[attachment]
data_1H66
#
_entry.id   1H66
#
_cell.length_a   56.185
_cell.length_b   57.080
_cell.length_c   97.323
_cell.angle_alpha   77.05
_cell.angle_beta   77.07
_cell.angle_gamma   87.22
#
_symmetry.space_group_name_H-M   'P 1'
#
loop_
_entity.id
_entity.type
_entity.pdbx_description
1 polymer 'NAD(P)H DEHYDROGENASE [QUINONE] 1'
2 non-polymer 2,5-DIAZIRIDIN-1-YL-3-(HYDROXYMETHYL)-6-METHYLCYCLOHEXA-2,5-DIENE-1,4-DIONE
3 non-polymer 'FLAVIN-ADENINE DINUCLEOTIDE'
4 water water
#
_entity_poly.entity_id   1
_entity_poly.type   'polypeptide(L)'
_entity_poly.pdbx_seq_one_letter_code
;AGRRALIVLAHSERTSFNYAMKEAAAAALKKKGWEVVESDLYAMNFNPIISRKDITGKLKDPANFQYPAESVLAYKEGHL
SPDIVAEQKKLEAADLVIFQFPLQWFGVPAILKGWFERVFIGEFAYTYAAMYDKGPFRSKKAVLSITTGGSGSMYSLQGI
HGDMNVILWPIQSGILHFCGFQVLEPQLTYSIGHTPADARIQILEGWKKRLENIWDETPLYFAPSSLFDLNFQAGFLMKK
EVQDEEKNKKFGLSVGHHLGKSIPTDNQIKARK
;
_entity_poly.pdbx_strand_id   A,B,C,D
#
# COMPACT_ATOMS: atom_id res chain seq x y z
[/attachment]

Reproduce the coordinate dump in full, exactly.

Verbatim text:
data_1H66
#
_entry.id   1H66
#
_cell.length_a   56.185
_cell.length_b   57.080
_cell.length_c   97.323
_cell.angle_alpha   77.05
_cell.angle_beta   77.07
_cell.angle_gamma   87.22
#
_symmetry.space_group_name_H-M   'P 1'
#
loop_
_entity.id
_entity.type
_entity.pdbx_description
1 polymer 'NAD(P)H DEHYDROGENASE [QUINONE] 1'
2 non-polymer 2,5-DIAZIRIDIN-1-YL-3-(HYDROXYMETHYL)-6-METHYLCYCLOHEXA-2,5-DIENE-1,4-DIONE
3 non-polymer 'FLAVIN-ADENINE DINUCLEOTIDE'
4 water water
#
_entity_poly.entity_id   1
_entity_poly.type   'polypeptide(L)'
_entity_poly.pdbx_seq_one_letter_code
;AGRRALIVLAHSERTSFNYAMKEAAAAALKKKGWEVVESDLYAMNFNPIISRKDITGKLKDPANFQYPAESVLAYKEGHL
SPDIVAEQKKLEAADLVIFQFPLQWFGVPAILKGWFERVFIGEFAYTYAAMYDKGPFRSKKAVLSITTGGSGSMYSLQGI
HGDMNVILWPIQSGILHFCGFQVLEPQLTYSIGHTPADARIQILEGWKKRLENIWDETPLYFAPSSLFDLNFQAGFLMKK
EVQDEEKNKKFGLSVGHHLGKSIPTDNQIKARK
;
_entity_poly.pdbx_strand_id   A,B,C,D
#
# COMPACT_ATOMS: atom_id res chain seq x y z